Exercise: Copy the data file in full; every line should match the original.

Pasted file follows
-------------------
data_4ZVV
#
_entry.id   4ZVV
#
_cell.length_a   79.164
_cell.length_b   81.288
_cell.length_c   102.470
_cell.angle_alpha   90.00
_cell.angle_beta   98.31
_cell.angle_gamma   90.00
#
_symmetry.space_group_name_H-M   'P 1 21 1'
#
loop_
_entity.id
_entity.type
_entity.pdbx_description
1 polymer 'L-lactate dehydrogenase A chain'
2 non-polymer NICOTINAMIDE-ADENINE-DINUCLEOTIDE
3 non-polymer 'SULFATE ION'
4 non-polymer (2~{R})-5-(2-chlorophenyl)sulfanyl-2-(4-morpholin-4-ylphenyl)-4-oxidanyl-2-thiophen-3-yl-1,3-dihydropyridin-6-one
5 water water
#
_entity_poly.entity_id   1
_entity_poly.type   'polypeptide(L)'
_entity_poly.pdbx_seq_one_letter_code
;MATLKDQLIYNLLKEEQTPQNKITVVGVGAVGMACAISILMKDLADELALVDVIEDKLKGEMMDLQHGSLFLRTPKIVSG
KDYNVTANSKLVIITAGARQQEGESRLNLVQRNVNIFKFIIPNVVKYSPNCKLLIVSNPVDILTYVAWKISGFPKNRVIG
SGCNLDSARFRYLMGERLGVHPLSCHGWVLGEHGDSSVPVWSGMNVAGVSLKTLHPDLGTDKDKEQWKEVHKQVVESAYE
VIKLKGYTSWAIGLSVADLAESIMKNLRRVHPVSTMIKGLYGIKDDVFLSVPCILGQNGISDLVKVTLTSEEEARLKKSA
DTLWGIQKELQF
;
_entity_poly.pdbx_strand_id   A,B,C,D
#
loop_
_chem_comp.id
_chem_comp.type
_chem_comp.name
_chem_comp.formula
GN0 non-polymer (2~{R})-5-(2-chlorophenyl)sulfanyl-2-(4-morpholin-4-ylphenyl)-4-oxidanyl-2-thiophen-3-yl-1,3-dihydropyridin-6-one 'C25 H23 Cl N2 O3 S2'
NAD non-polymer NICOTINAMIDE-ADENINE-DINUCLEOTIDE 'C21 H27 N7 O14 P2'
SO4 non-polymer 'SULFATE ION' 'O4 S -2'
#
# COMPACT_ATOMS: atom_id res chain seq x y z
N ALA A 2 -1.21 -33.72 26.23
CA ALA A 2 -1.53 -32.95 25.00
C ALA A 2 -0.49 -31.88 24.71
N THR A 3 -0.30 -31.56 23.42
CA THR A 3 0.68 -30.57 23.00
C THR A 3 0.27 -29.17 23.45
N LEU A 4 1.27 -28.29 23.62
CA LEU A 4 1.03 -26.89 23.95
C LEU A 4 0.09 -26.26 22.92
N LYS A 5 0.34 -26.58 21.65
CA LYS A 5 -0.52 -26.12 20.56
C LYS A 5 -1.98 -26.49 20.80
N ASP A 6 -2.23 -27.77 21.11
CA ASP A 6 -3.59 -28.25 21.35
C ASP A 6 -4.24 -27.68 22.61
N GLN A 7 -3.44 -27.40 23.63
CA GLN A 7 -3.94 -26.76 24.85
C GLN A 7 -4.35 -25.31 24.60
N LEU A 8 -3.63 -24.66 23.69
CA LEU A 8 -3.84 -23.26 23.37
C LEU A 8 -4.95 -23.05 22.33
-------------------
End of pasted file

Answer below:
data_4ZVV
#
_entry.id   4ZVV
#
_cell.length_a   79.164
_cell.length_b   81.288
_cell.length_c   102.470
_cell.angle_alpha   90.00
_cell.angle_beta   98.31
_cell.angle_gamma   90.00
#
_symmetry.space_group_name_H-M   'P 1 21 1'
#
loop_
_entity.id
_entity.type
_entity.pdbx_description
1 polymer 'L-lactate dehydrogenase A chain'
2 non-polymer NICOTINAMIDE-ADENINE-DINUCLEOTIDE
3 non-polymer 'SULFATE ION'
4 non-polymer (2~{R})-5-(2-chlorophenyl)sulfanyl-2-(4-morpholin-4-ylphenyl)-4-oxidanyl-2-thiophen-3-yl-1,3-dihydropyridin-6-one
5 water water
#
_entity_poly.entity_id   1
_entity_poly.type   'polypeptide(L)'
_entity_poly.pdbx_seq_one_letter_code
;MATLKDQLIYNLLKEEQTPQNKITVVGVGAVGMACAISILMKDLADELALVDVIEDKLKGEMMDLQHGSLFLRTPKIVSG
KDYNVTANSKLVIITAGARQQEGESRLNLVQRNVNIFKFIIPNVVKYSPNCKLLIVSNPVDILTYVAWKISGFPKNRVIG
SGCNLDSARFRYLMGERLGVHPLSCHGWVLGEHGDSSVPVWSGMNVAGVSLKTLHPDLGTDKDKEQWKEVHKQVVESAYE
VIKLKGYTSWAIGLSVADLAESIMKNLRRVHPVSTMIKGLYGIKDDVFLSVPCILGQNGISDLVKVTLTSEEEARLKKSA
DTLWGIQKELQF
;
_entity_poly.pdbx_strand_id   A,B,C,D
#
loop_
_chem_comp.id
_chem_comp.type
_chem_comp.name
_chem_comp.formula
GN0 non-polymer (2~{R})-5-(2-chlorophenyl)sulfanyl-2-(4-morpholin-4-ylphenyl)-4-oxidanyl-2-thiophen-3-yl-1,3-dihydropyridin-6-one 'C25 H23 Cl N2 O3 S2'
NAD non-polymer NICOTINAMIDE-ADENINE-DINUCLEOTIDE 'C21 H27 N7 O14 P2'
SO4 non-polymer 'SULFATE ION' 'O4 S -2'
#
# COMPACT_ATOMS: atom_id res chain seq x y z
N ALA A 2 -1.21 -33.72 26.23
CA ALA A 2 -1.53 -32.95 25.00
C ALA A 2 -0.49 -31.88 24.71
N THR A 3 -0.30 -31.56 23.42
CA THR A 3 0.68 -30.57 23.00
C THR A 3 0.27 -29.17 23.45
N LEU A 4 1.27 -28.29 23.62
CA LEU A 4 1.03 -26.89 23.95
C LEU A 4 0.09 -26.26 22.92
N LYS A 5 0.34 -26.58 21.65
CA LYS A 5 -0.52 -26.12 20.56
C LYS A 5 -1.98 -26.49 20.80
N ASP A 6 -2.23 -27.77 21.11
CA ASP A 6 -3.59 -28.25 21.35
C ASP A 6 -4.24 -27.68 22.61
N GLN A 7 -3.44 -27.40 23.63
CA GLN A 7 -3.94 -26.76 24.85
C GLN A 7 -4.35 -25.31 24.60
N LEU A 8 -3.63 -24.66 23.69
CA LEU A 8 -3.84 -23.26 23.37
C LEU A 8 -4.95 -23.05 22.33